5. Economy

It appears that in Archaic period the people of Patraeus were mainly farmers. Between 550 and 520 BC, six agricultural settlements were founded in the rural area of the city, while at the turn of the 5th c. BC this number amounted to a total of 31.5 Presumably the production of grain was so efficient that allowed exports, thus including the city in the network of grain trade, the main sector of the Bosporus economy. This is also evidenced by the large number of grain storage buildings during the 5th-4th c. BC and by the big amphora storage areas, a total of more than 30, with the earliest being dated to the last decades of the 6th c. BC. After they were unloaded from the ships and before they were dispatched to the mainland settlements or to Mediterranean trading centres, the amphoras were placed into special pits opened in the loamy soil.

In the 6th c. BC the city was already a key trading center, controlling a considerable part of the trade with the settlements of the Asian Bosporus. A sizeable kiln, 3 metres in diameter, dated to the 2nd3rd c. AD and used for producing amphoras and large utensils, was discovered in Patraeus in 1965.6

6. Monuments

6.1 Fortifications

At the turn of the 1st c. AD, a ditch was dug around the city, while the extracted soil was used for creating a bank 2.60 m high. A 3.60 m wide fortification wall from mudbrick, measuring 0.52 × 0.52 × 0.07 m, was built on this bank. The ground plan of the fortification was probably rectangular. The 3.65 m-wide entrance gate was on the eastern wall and was fortified with two towers measuring 6.70 × 1.90 m. Building complexes of the same design, made from the same material, were erected on stone foundations on an elevated platform inside the fortification. Narrow alleys covered with potsherds and tile fragments ran among the buildings.

6.2 Cemetery

The early cemetery of Patraeus is under the Hellenistic city, where a number of burials were brought to light, with the oldest being dated to the second quarter of the 5th c. BC. They were pit graves or children’s burials in amphoras. The burials of the early Christian centuries were traced to the north and east of the city. They were burials in common pits and in graves dug into the ground, consisting of the corridor and a circular chamber.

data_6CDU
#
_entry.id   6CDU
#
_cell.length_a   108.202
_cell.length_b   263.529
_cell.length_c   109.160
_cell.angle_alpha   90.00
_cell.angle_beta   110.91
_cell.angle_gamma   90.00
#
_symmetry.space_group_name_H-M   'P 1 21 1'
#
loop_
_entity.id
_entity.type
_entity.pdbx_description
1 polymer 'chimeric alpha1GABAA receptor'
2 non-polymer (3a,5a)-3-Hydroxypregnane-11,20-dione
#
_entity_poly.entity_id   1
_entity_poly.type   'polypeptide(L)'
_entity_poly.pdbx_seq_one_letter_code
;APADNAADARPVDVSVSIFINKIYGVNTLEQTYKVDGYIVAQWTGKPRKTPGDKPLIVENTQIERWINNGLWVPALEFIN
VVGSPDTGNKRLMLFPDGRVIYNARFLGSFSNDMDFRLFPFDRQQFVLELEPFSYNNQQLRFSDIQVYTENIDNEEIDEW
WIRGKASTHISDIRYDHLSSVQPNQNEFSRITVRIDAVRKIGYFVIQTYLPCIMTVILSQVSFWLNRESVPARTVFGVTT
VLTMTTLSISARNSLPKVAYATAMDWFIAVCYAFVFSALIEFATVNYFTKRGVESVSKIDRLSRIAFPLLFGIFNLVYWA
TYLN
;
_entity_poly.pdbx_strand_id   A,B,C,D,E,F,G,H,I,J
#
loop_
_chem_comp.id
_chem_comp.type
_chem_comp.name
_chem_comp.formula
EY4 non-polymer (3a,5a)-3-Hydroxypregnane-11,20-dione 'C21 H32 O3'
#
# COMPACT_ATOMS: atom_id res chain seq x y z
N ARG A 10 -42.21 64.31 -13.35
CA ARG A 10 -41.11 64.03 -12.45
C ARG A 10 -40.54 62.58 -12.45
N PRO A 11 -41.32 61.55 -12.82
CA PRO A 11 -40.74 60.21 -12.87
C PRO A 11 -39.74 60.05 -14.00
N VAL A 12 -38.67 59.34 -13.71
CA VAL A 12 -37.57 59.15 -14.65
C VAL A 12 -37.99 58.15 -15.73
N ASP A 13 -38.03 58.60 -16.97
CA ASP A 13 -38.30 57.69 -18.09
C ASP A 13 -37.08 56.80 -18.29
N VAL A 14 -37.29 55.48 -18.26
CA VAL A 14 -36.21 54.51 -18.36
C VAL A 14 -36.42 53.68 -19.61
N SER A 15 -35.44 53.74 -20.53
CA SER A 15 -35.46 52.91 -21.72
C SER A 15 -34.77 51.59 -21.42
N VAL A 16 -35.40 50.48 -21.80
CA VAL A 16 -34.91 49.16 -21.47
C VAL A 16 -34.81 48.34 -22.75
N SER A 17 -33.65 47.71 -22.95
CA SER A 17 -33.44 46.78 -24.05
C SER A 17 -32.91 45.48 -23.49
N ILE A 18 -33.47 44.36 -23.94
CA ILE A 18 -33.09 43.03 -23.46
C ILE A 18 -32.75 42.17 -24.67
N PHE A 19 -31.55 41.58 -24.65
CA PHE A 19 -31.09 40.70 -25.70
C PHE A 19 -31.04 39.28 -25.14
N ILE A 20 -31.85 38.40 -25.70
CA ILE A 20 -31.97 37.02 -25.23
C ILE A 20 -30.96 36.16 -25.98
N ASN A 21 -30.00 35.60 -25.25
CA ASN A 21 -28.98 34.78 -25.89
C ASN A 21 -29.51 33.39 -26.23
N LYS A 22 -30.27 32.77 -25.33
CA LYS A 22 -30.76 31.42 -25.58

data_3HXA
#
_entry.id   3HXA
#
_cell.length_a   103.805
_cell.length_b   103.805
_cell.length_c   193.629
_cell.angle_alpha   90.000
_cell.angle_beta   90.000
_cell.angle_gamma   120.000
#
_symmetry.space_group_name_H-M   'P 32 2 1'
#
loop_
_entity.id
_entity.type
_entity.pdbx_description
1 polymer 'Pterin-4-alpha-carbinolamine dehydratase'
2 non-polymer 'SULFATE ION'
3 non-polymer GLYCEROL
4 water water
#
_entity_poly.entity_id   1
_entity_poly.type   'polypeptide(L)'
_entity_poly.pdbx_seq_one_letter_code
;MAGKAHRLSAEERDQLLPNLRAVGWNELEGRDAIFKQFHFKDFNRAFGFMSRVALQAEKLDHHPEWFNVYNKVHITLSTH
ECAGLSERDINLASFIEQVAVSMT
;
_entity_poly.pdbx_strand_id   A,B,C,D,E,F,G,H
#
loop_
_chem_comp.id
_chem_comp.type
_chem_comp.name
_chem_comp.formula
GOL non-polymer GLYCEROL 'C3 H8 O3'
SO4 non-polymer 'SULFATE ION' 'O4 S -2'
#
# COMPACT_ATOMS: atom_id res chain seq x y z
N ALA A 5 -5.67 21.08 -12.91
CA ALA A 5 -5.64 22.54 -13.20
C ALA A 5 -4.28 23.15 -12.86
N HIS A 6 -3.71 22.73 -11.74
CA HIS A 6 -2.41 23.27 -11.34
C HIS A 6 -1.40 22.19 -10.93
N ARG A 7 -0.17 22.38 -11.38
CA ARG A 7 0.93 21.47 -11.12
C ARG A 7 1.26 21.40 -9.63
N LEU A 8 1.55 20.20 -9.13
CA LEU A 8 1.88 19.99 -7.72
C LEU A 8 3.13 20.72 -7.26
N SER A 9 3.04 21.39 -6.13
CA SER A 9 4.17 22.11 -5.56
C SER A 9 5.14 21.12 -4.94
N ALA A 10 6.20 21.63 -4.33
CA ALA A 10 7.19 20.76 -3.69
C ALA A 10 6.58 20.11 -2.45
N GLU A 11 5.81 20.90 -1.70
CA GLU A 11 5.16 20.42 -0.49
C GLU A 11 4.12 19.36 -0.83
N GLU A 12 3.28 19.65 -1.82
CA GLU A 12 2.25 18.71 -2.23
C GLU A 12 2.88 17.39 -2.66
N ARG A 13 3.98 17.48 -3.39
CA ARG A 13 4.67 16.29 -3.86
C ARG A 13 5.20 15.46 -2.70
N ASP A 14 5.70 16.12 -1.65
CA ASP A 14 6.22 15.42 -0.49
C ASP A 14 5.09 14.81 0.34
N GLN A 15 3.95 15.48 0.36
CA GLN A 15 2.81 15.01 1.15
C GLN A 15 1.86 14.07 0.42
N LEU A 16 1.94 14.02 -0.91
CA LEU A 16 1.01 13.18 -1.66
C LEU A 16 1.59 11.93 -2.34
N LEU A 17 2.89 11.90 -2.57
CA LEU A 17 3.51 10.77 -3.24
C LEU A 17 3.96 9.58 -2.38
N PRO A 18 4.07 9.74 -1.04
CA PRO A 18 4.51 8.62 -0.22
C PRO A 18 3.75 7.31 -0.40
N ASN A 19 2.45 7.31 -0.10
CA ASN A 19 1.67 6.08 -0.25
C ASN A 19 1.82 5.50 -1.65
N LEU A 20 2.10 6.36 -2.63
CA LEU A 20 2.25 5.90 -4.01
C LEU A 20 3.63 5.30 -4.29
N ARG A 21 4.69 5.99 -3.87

1. Stephanus Byzantius, see entry “Patrasys”; Pseudo-Scylax 72; Strabo, 11.2.8.

2. For an extensive reference to the entire research on the city, see Abramov, A.P. – Zavoykin, A.A., “Patraeus-Cimmeris-Achilleon”, in Grammenos, D.V. – Petropoulos, E.K. (edit.), Ancient Greek Colonies in the Black Sea 2 (Thessaloniki 2003), pp. 1108-1131.

3. Абрамов, A.Π. – Паромов, Я.М., “Раннеантичные поселения Таманского полуострова”, Боспорский сборник 2 (1993), p. 48.

4. Abramov, A.P. – Zavoykin, A.A., “Patraeus-Cimmeris-Achilleon”, in Grammenos, D.V. – Petropoulos, E.K. (edit.), Ancient Greek Colonies in the Black Sea 2 (Thessaloniki 2003), p. 1132.

5. Паромов, Я.М., “Принципы изучения эволюции системы расселения на Таманском полуострове в античное и средневековой время”, in Древние памятники Кубани (Краснодар 1990), p. 47.

6. Сокольский, Н.И., “О гончарном производстве в азиатской части Боспора”, КСИА 116 (1969), pp. 63‑66.